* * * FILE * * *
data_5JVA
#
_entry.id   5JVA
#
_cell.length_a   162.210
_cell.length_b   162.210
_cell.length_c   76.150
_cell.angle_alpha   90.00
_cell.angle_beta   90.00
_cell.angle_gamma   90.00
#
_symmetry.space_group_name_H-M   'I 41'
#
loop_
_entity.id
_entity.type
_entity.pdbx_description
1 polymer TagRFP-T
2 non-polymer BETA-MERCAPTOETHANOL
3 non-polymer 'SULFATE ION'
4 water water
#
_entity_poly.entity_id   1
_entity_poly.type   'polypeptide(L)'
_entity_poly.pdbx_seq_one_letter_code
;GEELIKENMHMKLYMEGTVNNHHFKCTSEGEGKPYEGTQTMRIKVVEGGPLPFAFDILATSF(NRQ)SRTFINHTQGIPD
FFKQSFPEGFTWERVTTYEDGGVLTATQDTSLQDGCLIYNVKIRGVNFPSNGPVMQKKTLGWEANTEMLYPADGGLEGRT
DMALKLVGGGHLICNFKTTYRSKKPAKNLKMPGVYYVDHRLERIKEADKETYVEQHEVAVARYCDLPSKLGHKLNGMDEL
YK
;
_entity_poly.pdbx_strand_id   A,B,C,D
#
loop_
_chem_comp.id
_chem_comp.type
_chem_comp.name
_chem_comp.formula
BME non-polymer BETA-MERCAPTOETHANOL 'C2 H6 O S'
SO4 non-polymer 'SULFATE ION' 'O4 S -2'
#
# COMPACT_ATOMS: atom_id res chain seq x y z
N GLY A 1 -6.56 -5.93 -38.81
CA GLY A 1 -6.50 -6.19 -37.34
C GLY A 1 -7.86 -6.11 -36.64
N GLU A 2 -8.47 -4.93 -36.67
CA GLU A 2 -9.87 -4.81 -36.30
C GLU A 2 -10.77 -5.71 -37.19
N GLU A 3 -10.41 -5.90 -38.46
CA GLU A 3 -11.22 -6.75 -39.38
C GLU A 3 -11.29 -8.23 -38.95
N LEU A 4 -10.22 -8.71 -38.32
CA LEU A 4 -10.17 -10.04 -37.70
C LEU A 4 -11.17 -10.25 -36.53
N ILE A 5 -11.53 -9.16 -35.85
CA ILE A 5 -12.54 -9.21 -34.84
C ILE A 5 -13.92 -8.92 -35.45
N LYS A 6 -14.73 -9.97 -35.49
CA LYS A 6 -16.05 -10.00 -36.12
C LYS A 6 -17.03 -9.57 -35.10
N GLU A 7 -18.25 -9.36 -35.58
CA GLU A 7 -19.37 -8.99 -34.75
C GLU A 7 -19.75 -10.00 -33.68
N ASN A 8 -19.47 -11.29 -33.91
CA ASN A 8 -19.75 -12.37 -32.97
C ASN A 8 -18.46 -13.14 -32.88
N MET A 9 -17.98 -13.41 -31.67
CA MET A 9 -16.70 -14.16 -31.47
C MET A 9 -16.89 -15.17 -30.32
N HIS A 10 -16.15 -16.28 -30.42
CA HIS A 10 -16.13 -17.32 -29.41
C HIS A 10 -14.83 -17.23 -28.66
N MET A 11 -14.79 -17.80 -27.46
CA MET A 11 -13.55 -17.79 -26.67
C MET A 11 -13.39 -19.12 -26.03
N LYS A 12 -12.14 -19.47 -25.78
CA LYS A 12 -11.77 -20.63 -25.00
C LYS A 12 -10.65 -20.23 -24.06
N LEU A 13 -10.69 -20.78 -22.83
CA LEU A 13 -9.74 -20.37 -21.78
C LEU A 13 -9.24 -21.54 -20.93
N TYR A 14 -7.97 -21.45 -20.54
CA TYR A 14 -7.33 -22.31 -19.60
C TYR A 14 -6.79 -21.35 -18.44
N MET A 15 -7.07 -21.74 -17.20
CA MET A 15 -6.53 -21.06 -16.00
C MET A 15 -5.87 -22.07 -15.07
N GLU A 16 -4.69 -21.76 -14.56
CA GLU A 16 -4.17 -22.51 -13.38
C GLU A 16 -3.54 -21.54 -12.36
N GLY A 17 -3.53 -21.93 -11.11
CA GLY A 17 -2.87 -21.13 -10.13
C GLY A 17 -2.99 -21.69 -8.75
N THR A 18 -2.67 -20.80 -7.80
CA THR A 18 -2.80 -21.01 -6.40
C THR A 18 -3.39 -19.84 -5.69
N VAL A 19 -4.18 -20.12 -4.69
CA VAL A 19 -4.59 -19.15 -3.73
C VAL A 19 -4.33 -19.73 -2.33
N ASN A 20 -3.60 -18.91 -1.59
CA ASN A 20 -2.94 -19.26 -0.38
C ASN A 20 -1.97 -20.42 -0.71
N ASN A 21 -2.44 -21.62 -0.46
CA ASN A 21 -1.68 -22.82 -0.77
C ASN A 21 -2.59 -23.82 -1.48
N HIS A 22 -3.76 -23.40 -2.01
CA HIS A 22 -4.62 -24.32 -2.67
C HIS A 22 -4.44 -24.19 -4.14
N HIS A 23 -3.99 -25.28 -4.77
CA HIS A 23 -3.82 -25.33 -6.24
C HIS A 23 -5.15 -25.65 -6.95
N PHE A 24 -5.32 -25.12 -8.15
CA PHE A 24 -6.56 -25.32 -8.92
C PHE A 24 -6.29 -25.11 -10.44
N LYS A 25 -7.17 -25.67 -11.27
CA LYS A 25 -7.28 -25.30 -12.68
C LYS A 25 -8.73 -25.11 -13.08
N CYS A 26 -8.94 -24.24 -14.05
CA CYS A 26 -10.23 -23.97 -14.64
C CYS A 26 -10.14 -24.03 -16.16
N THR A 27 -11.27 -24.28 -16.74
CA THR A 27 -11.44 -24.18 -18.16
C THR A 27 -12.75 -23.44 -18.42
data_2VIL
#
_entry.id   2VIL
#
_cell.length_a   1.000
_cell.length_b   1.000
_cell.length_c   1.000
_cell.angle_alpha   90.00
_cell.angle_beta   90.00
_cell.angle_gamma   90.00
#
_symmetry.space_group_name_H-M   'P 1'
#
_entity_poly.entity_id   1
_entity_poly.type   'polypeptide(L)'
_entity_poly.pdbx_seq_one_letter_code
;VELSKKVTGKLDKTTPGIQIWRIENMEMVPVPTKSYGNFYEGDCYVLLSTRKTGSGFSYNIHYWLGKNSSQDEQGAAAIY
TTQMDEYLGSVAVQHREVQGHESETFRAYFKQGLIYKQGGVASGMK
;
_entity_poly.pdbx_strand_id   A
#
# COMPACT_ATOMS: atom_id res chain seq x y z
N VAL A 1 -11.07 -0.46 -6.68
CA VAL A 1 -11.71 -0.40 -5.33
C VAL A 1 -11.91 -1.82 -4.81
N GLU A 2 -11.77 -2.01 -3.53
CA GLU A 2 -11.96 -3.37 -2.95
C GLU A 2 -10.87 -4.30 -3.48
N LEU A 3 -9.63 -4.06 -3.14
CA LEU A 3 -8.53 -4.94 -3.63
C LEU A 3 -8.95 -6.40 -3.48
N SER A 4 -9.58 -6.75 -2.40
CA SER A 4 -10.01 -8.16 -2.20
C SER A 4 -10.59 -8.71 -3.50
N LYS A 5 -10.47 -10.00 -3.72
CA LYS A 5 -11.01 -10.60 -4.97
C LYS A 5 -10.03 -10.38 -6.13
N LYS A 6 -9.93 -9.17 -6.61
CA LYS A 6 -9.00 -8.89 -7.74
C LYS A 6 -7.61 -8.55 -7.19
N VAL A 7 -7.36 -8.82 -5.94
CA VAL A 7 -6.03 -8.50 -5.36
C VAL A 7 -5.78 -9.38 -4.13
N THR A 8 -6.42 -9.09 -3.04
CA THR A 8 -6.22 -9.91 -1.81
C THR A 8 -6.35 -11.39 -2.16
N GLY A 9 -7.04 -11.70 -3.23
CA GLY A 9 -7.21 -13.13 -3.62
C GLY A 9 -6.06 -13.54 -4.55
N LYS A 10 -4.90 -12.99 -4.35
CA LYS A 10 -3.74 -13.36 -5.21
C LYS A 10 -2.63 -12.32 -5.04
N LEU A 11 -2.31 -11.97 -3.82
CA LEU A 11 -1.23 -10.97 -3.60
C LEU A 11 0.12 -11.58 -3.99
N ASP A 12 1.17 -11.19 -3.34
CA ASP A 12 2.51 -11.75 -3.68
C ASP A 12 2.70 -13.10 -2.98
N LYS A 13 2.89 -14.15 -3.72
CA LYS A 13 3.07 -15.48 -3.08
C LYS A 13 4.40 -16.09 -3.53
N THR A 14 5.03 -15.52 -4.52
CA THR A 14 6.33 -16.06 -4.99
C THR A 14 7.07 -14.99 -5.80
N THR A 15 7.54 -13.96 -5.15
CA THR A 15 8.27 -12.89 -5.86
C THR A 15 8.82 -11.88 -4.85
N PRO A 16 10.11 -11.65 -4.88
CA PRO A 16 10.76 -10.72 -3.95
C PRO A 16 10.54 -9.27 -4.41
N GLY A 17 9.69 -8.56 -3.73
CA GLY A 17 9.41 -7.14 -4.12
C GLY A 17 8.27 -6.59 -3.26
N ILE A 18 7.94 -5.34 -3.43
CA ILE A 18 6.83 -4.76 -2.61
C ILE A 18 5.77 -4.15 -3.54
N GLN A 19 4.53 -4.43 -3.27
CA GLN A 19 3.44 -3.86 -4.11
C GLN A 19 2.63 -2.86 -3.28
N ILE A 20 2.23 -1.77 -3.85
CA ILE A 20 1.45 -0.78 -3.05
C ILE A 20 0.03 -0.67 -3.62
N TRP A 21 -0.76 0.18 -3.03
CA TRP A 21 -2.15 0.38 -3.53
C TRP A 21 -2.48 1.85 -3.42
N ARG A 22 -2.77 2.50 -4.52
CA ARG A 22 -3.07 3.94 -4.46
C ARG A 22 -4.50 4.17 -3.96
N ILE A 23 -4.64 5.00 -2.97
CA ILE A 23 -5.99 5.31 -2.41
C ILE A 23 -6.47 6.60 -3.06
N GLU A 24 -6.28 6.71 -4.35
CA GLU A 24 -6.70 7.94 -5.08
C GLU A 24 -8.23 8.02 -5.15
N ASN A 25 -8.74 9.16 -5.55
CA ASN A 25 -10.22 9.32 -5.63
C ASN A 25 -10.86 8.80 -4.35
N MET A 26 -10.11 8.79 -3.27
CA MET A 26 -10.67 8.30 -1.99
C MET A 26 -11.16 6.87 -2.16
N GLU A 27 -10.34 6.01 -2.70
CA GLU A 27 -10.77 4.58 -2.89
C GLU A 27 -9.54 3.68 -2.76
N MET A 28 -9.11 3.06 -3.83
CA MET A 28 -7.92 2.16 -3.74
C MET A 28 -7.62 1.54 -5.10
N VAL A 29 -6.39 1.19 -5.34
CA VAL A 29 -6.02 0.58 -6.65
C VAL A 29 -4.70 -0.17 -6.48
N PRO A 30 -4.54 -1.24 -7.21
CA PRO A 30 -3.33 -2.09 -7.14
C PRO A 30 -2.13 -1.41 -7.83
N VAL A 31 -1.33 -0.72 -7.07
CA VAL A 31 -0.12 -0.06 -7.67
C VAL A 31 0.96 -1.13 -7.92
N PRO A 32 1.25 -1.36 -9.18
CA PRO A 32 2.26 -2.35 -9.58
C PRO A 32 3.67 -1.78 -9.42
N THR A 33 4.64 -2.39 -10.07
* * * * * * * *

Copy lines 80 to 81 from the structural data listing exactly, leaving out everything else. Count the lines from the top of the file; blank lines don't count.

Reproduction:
C LEU A 13 -9.24 -21.54 -20.93
N TYR A 14 -7.97 -21.45 -20.54